Former Israeli spy chief: If reports are true, Trump made calculated move

Chairman of Knesset Intelligence Committee calls mix up between intelligence sources “nightmare scenario,” says too early to tell if Trump is an intelligence-sharing liability.

Avi Dichter

Avi Dichter, the former head of the Israeli Security Agency (Shin Bet) and current chairman of the Knesset’s powerful intelligence and foreign affairs committee, cautiously waded into the discussion of the reported intelligence leak carried out by US President Donald Trump, hours after reports emerged that the information Trump shared with Russian officials in an oval office meeting came from an Israeli source and that the reveal put an Israeli agent at risk.

White House will not say if Israel was source of sensitive info (credit: REUTERS)

Dichter, who is a member of Benjamin Netanyahu’s ruling Likud party, told Army Radio that “when intelligence information is used in order to prevent a terror or military attack, there is a chance that you ‘burn’ your source. Intelligence professionals do their jobs so as to minimize the damage."

“Leaders don’t always, nor are they required to, do the same thing,” Dichter continued.

“If the publications are correct and the President of the United States decided to reveal the information, and I assume that he knew it was classified, to a foreign power- in this case Russia- he did it out of cold calculation that it would pay off, even at the cost of ‘burning’ a source,” he added.

Dichter assured listeners that Israel chooses its intelligence sharing partners carefully , but acknowledged that the “nightmare scenario” for intelligence professionals “is that since leaders see lots of intelligence, from various sources, ranging from top secret to unclassified, they mistakenly expose top secret information, believing it came from an unclassified source.”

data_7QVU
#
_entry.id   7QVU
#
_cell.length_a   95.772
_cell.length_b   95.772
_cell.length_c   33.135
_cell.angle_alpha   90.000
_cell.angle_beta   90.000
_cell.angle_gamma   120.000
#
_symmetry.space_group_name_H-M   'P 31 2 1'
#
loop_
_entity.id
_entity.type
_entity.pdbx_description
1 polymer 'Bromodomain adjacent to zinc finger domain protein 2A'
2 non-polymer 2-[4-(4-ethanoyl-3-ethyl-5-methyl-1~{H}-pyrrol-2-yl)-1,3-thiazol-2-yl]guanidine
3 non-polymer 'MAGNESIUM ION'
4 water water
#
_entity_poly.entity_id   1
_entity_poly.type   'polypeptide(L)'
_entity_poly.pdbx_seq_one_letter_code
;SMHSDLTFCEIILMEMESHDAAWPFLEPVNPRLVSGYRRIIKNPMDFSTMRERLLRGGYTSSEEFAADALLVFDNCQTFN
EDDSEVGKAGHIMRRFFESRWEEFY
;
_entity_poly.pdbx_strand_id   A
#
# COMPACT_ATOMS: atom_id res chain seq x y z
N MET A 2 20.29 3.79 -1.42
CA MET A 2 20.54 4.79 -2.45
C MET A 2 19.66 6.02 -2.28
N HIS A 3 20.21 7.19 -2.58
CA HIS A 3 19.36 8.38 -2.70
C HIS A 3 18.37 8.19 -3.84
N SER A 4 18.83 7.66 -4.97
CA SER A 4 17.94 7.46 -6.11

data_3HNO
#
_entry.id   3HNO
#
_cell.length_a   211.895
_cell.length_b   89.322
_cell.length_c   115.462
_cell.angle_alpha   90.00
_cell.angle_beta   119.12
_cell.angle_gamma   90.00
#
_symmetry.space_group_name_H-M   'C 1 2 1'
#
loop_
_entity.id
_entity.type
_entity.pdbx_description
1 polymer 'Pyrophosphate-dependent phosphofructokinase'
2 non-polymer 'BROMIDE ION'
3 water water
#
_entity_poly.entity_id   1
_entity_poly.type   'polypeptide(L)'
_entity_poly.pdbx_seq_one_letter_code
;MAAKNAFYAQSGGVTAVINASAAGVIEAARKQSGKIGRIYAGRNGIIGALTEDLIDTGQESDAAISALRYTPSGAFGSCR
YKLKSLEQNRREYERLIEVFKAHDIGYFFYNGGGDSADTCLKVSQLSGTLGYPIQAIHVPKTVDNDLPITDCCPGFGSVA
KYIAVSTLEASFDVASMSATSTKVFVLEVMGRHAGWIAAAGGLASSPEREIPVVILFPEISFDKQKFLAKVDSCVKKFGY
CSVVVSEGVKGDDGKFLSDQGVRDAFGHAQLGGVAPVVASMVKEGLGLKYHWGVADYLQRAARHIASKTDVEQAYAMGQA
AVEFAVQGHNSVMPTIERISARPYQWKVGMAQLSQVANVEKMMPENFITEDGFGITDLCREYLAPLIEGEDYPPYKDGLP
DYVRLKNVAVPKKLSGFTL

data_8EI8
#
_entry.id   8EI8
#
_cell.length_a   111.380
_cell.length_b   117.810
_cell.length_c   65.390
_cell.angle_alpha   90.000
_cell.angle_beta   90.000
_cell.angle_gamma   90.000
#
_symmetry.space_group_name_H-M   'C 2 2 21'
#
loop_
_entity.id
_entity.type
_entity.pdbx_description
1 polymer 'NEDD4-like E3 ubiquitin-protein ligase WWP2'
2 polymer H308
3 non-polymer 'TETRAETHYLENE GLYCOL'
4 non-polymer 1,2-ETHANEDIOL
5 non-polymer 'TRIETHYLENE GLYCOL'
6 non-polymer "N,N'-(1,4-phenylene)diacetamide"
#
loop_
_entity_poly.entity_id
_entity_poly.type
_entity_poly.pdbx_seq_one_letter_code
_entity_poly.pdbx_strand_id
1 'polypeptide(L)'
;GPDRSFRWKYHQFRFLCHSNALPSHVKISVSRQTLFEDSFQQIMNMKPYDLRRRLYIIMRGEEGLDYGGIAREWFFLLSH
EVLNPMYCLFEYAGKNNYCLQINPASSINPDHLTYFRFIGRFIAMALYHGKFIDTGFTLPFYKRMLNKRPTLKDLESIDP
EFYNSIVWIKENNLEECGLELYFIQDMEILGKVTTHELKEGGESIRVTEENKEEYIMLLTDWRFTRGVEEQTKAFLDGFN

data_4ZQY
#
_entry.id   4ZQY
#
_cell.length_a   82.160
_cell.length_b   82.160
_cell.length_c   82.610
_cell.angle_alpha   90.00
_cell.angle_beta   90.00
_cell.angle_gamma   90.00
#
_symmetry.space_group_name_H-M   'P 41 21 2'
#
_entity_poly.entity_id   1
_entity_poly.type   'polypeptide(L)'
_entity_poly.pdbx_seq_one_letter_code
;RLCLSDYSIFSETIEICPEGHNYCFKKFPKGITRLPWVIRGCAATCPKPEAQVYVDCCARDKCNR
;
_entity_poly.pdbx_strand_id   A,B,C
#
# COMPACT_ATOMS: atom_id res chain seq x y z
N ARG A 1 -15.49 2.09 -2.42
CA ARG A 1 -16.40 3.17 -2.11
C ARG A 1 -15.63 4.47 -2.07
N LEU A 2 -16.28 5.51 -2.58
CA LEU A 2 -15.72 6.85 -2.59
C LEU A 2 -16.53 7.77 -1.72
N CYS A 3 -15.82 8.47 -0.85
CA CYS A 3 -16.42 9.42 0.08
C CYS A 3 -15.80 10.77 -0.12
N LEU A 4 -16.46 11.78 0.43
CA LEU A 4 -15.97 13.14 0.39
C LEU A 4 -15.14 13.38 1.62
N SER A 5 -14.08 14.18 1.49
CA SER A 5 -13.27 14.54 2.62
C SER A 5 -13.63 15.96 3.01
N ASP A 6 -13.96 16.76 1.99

He also said that he had experienced previous cases in other countries in which far more outrageous actions were taken based on shared intelligence and that it was far too soon to judge whether the US under Trump was an intelligence-sharing liability.

Dichter’s statement did not significantly deviate from the official line expressed by the Israeli Ambassador to the US, Ron Dermer, who said that “Israel has full confidence in our intelligence-sharing relationship with the United States and looks forward to deepening that relationship in the years ahead under President Trump.”

According to a report on ABC News, Trump's alleged intelligence disclosure to Russia has endangered the life of a spy who was placed inside ISIS by Israel to track an ISIS plot to bring down a passenger jet on its way to the US with a bomb hidden in a laptop.

Two US officials, one current and one former, said Trump shared the intelligence supplied by Israel in the fight against Islamic State with Russian Foreign Minister Sergei Lavrov and Russian Ambassador Sergei Kislyak during an Oval Office meeting last Wednesday.

Russia had earlier dismissed reports first published by The Washington Post, calling it “fake news.” But facing a deluge of criticism over his handling of highly classified information, Trump took to Twitter on Tuesday, defending having shared “facts” with senior Russian officials. The president said he had an “absolute right” to do so and had been trying to get Moscow to become more active in combating Islamic State.

“As president, I wanted to share with Russia (at an openly scheduled W.H. meeting) which I have the absolute right to do, facts pertaining to terrorism and airline flight safety,” he posted on Twitter. “Humanitarian reasons, plus I want Russia to greatly step up their fight against ISIS & terrorism.”